This March 2020 photo shows City Hall in Juneau. (Peter Segall / Juneau Empire File)

This March 2020 photo shows City Hall in Juneau. (Peter Segall / Juneau Empire File)

With federal funds falling away, city readies its budget

City eyes an initial defecit.

The good news as Juneau’s leaders begin the multi-week process of determining the upcoming budget is there’s less uncertainty and almost certainly more income from sources such as tourism with the COVID-19 pandemic seemingly ending.

The bad news is the city already faces a significant deficit that’s likely to increase as the process evolves, inflation is rampant and the end of the pandemic means there’s “no federal knight in shining armor to save us through the next phase of this.”

That’s the assessment of top city administrators as the proposed 2023-24 budget was introduced during the Juneau Assembly meeting Monday night. A more detailed overview of the budget will be presented at 5:30 p.m. Wednesday at City Hall when the assembly’s finance committee gathers for the first in a series of weekly meetings where various aspects of the city’s spending plan will be reviewed and determined.

The proposed $408 million budget for city, school district and hospital operations is $26.9 million lower than the fiscal 2022 amended budget. Jeff Rogers, the city’s finance director, told the assembly there’s an initial deficit of $3.4 million “which is likely to only get bigger during the process” since costs such as wage and insurance increases are not currently included.

“I think that’s the thing we’ll wrestle with,” he said. “What does it mean to start with a deficit and what will it mean for next year?”

But while making the books balance will be a challenge, there likely won‘t be the turmoil caused by uncertainty about a wide range of revenues and expenses affected during the pandemic, Rogers said.

“I think it will be a good process and certainly a very different process than we’ve had the past couple of years,” he said.

Nonetheless, the process will be difficult as “Juneau emerges from the most severe economic downturn in memory,” City Manager Rorie Watt wrote in an introductory summary in the proposed budget.

“The FY21 and FY22 budget processes were substantially shaped by dire uncertainty,” he wrote. “One thing is now very clear — colossal federal revenues protected CBJ from a devastating fiscal outcome.”

More than $47 million in federal funds prevented the city from burning through all of its reserve funds and subsequently cutting services even further than occurred, Watt noted.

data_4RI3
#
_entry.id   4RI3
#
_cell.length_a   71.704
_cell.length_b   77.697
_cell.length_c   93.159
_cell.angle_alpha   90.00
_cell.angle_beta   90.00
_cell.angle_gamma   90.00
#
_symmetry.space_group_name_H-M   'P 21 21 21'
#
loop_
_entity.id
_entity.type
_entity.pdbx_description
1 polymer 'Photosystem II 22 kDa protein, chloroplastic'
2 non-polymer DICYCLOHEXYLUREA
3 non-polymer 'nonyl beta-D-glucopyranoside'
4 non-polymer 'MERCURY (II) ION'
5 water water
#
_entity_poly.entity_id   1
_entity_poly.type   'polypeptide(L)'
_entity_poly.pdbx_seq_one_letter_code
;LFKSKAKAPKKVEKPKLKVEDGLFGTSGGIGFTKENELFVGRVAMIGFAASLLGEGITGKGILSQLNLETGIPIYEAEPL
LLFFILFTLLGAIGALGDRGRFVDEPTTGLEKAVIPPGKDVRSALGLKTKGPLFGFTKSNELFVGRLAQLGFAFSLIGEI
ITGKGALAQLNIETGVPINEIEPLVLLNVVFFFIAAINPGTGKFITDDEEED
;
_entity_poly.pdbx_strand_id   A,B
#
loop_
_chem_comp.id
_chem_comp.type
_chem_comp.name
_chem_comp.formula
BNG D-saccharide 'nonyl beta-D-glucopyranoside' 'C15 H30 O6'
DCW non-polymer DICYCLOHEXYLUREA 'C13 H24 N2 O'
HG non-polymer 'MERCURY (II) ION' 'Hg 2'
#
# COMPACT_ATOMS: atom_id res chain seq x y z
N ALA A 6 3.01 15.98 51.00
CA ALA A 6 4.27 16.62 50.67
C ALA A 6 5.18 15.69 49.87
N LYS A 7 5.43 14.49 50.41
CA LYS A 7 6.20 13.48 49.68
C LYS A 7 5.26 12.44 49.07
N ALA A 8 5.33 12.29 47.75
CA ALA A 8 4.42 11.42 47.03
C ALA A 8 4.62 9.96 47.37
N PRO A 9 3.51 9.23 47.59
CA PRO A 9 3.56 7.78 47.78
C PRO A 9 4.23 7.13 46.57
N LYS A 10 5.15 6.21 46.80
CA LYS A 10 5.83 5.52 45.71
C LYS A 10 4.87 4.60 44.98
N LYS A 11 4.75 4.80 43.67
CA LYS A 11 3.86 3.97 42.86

“The harsh reality of today is that the period of unprecedented federal support is behind us,” he added. “CBJ cannot forecast to receive further general fund support from the federal government. We must start building a budget that pays for itself with current revenue.”

The proposed budget anticipates sales tax revenues and cruise ship passenger fees returning to near pre-pandemic levels during the coming year, with about one million passengers expected this summer and more next summer. It also projects a 6.2% increase in total borough-wide property valuation.

“This is primarily reflective of the robust residential home sales market during the pandemic in response to high demand and low supply of homes,” a press release issued by the city Tuesday states. “These revenue increases are offset by inflationary cost growth in both the operating and capital budgets, as well as shifting costs for education funding from the state to the city as a result of property valuation increases. These factors contribute to a general fund deficit of $3.4 million in the FY23 proposed budget.”

Budget highlights

The city’s news release highlights the following as major components of the proposed budget:

— $86.7 million for the Juneau School District, a decrease of $5.7 million (6.2%) over the FY22 Amended Budget. This decrease primarily reflects one-time expenditures in FY22 associated with the Elementary and Secondary School Emergency Relief Fund grant to address the impacts of the COVID-19 pandemic on students, as well as a reduction to the Public Employees’ and Teacher retirement systems on-behalf contributions.

— $179.4 million for Enterprise Funds (hospital, airport, water utilities, docks, and harbors), an increase of $18.5 million (11.5 %). This change is primarily due to higher anticipated patient volume at the hospital as a result of increased capacity.

— $87.3 million for general government, an increase of $705,600 (0.8%) from the FY22 Amended Budget. While total budget change is relatively small, the budget reflects a big shift from federal pandemic relief revenues back to local taxes and other revenues.

— $36.5 million for capital improvement projects, a decrease of $32.3 million (47%) from the FY22 Amended Budget. This decrease is a result of significant supplemental appropriations made in FY22 to the capital budget, as well as the Hospital issuing $20 million in revenue bonds for which the proceeds were fully appropriated to capital projects.

— $10.9 million for the debt service budget, a decrease of $4.2 million (27.7%) over the FY22 Amended Budget. This reflects a reduction in outstanding school construction debt, as multiple bonds were fully paid off during FY22. However, unreimbursed school bond debt from

FY22 will be paid off with property taxes collected in FY23, which keeps the debt service portion of the mill rate flat.

The budget proposes a property tax increase of 0.1 mills, resulting in a total mill levy rate of 10.66 mills.

“Prior to the 10.56 mill rate established in 2021 for the FY22 budget, CBJ’s property tax rate was 10.66, or higher, for eight years straight,” the city noted in a news release.

Contact reporter Mark Sabbatini at

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